The price of bitcoin (BTC-USD) hovered just below $40,000 (£28,633) on Thursday as the World Bank rejected a request from El Salvador to help with the implementation of the cryptocurrency as a legal tender.
The bank said it could not assist El Salvador’s implementation of bitcoin due to the environmental impact of bitcoin mining, and transparency drawbacks. It comes as research from the Financial Conduct Authority (FCA) revealed an increase in cryptoasset ownership in the UK.
"We are committed to helping El Salvador in numerous ways including for currency transparency and regulatory processes," a spokesperson for the international lender told Reuters.
"While the government did approach us for assistance on bitcoin, this is not something the World Bank can support given the environmental and transparency shortcomings."
Bitcoin was trading at around $39,167 on Thursday morning.
Earlier this month, El Salvador became the first country to adopt bitcoin as legal tender, with its president Nayib Bukele touting the cryptocurrency's potential as a remittance currency for Salvadorans overseas.
The Central American country plans to use bitcoin as a parallel legal tender alongside the US dollar, however, it could now face problems reaching its deadline of ensuring bitcoin is accepted in the next three months after the World Bank’s decision.
El Salvador's finance minister Alejandro Zelaya said on Wednesday that discussions with the International Monetary Fund (IMF) have so far been successful. He said that the IMF was "not against" the implementation of bitcoin.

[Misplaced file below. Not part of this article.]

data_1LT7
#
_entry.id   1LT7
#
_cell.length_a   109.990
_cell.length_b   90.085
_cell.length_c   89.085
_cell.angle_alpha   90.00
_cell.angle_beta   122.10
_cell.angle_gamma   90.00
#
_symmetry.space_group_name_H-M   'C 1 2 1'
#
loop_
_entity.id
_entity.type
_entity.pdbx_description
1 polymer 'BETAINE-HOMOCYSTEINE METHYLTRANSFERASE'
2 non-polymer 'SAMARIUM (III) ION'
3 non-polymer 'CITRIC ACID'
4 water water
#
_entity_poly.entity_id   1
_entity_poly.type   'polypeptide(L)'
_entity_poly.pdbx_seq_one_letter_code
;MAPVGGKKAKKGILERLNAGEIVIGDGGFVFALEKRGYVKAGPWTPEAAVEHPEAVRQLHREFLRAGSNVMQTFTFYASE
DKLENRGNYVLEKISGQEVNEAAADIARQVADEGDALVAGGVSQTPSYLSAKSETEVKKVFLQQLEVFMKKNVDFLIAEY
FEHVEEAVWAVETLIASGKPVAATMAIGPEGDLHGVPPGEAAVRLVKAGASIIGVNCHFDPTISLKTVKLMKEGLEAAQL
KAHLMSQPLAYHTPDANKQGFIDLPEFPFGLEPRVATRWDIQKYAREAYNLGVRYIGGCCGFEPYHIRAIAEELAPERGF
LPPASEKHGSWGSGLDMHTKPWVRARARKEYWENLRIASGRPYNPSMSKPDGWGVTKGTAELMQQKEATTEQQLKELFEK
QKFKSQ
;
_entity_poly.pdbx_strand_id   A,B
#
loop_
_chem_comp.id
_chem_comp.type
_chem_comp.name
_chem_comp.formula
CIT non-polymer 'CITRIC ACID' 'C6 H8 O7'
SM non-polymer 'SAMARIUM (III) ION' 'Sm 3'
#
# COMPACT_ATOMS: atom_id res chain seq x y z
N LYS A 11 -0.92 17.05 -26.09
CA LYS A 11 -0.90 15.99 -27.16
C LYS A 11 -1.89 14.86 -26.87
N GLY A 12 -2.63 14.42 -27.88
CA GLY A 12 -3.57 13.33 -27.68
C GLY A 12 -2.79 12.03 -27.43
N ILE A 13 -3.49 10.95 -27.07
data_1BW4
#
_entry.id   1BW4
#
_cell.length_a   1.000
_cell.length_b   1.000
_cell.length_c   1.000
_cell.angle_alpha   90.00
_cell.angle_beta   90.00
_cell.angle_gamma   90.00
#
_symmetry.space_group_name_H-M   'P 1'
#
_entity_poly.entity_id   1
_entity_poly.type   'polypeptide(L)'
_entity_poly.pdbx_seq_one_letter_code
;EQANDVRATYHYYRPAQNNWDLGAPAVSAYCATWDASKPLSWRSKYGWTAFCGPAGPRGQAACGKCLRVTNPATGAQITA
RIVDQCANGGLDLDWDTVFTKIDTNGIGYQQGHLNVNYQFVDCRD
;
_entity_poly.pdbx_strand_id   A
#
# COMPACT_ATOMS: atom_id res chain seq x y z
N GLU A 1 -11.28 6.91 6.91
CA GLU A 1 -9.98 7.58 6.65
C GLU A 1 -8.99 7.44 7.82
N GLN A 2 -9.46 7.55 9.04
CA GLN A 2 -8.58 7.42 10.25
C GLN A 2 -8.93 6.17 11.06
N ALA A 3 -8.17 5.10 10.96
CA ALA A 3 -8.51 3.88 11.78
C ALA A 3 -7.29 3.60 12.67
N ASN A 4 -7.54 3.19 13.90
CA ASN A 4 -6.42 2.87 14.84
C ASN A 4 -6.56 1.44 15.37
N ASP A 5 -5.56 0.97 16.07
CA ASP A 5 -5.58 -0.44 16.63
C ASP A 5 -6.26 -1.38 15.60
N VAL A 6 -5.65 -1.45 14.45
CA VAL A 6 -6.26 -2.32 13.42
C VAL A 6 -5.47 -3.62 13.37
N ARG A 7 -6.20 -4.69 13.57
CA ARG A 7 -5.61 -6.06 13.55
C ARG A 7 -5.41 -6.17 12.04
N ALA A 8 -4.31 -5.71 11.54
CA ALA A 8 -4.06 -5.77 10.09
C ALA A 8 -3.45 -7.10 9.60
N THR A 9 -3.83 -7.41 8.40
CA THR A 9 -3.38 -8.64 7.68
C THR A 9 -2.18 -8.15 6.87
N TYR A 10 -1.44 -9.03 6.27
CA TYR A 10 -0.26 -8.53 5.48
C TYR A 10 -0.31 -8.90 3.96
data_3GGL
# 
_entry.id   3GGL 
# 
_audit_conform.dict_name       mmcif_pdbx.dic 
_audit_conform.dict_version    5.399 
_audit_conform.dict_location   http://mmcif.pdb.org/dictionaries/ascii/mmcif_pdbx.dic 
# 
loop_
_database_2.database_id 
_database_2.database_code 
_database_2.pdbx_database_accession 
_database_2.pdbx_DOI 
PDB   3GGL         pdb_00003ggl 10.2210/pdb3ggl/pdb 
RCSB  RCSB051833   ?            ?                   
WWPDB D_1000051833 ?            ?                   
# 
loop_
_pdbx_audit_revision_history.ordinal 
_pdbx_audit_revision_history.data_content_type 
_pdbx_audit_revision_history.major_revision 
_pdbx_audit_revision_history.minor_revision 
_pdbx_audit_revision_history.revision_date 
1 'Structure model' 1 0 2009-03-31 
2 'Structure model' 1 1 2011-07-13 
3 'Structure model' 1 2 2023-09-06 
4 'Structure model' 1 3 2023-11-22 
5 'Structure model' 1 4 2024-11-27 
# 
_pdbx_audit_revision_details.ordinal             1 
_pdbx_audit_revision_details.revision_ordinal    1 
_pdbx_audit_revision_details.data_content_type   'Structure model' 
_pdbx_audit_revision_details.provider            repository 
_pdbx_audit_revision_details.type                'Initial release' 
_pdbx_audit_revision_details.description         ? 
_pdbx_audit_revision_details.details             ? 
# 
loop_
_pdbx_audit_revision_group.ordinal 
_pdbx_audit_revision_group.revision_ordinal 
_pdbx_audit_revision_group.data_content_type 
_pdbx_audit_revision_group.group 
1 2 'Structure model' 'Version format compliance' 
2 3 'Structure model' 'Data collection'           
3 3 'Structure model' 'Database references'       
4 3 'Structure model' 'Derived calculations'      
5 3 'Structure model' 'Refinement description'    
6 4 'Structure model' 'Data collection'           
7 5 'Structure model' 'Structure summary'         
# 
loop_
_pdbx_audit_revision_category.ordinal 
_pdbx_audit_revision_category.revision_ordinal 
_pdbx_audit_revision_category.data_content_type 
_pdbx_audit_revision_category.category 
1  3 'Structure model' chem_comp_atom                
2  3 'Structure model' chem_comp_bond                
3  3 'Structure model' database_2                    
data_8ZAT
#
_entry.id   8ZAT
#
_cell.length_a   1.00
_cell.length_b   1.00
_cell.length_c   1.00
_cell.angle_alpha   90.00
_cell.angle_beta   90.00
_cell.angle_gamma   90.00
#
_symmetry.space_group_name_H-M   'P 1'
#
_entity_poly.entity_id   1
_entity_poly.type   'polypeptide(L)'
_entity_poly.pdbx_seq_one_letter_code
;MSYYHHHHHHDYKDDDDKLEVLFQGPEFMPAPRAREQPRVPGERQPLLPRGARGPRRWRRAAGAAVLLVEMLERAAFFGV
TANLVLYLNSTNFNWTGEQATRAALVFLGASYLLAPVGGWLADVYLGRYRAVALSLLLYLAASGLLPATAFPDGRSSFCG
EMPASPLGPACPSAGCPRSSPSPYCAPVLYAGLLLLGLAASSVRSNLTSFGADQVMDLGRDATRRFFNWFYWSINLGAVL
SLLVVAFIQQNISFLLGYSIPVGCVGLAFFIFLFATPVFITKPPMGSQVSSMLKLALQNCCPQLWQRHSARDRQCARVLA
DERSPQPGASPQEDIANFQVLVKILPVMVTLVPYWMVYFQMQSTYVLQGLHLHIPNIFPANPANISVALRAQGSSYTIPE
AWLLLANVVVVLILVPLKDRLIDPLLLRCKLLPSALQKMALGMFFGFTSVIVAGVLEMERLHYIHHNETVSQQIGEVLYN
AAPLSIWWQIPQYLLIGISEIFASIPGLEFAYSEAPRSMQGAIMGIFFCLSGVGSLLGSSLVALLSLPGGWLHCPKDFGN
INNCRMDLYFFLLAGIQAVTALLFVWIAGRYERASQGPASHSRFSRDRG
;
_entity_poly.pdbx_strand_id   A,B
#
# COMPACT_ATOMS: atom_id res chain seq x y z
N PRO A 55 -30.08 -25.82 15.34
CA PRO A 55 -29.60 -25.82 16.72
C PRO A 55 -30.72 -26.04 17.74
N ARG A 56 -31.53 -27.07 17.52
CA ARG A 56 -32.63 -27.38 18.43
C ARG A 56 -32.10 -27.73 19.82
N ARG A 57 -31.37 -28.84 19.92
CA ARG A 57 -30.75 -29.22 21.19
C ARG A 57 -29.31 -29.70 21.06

On Thursday, the FCA estimated that that 2.3 million adults in Britain now hold cryptoassets, up from 1.9 million last year, with increasing numbers to people seeing them as either a complement or alternative to mainstream investments.
Enthusiasm for cryptoassets is also growing, with over half of crypto users saying they have had a positive experience so far and are likely to buy more, rising from 41% to 53%, the FCA said. Fewer people also regret having bought cryptocurrencies, down from 15% to 11%.
Sheldon Mills, the FCA’s executive director for consumers and competition, said: "The market has continued to grow, and some investors have benefitted as prices have risen.
"However it is important for customers to understand that because these products are largely unregulated that if something goes wrong they are unlikely to have access to the FSCS or the Financial Ombudsman Service. If consumers invest in these types of products, they should be prepared to lose all their money."
Watch: What is bitcoin?
The price of bitcoin received a boost this week after bullish comments from money manager Paul Tudor Jones and Tesla (TSLA) boss Elon Musk.
Jones compared bitcoin with gold on Monday, saying that it would be a good way to protect his wealth and diversify his portfolio.
“I like bitcoin as a portfolio diversifier. Everybody asks me what should I do with my bitcoin? The only thing I know for certain, I want 5% in gold, 5% in bitcoin, 5% in cash, 5% in commodities. At this point in time, I don’t know what I want to do with the other 80% until I see what the Fed is going to do,” Jones told CNBC’s Squawk Box.
Meanwhile, Musk had tweeted that his electric car company would resume accepting bitcoin once it becomes more environmentally friendly.
Bitcoin mining has previously been shown to use more energy than that of small nations due to the high levels of computer processing power needed.
Cryptos have been boosted by institutional support recently. Several organisations, including MicroStrategy (MSTR), have invested billions of dollars into cryptocurrencies and traditional financial firms like PayPal (PYPL) and Goldman Sachs (GS) started to handle the asset on behalf of clients.
However, according to a Bank of America survey, 81% of fund managers say bitcoin is still a bubble.
Cryptos have faced staunch opposition from governments and central banks which have been keen to regulate digital currencies.
On Tuesday, Bank of England (BoE) governor Andrew Bailey said digital currencies will not get a regulatory "free pass" in the future, despite their potential for innovation, doubling down on his earlier position that bitcoin is not money, and has no intrinsic value because it has no backing.
Watch: What are the risks of investing in cryptocurrency?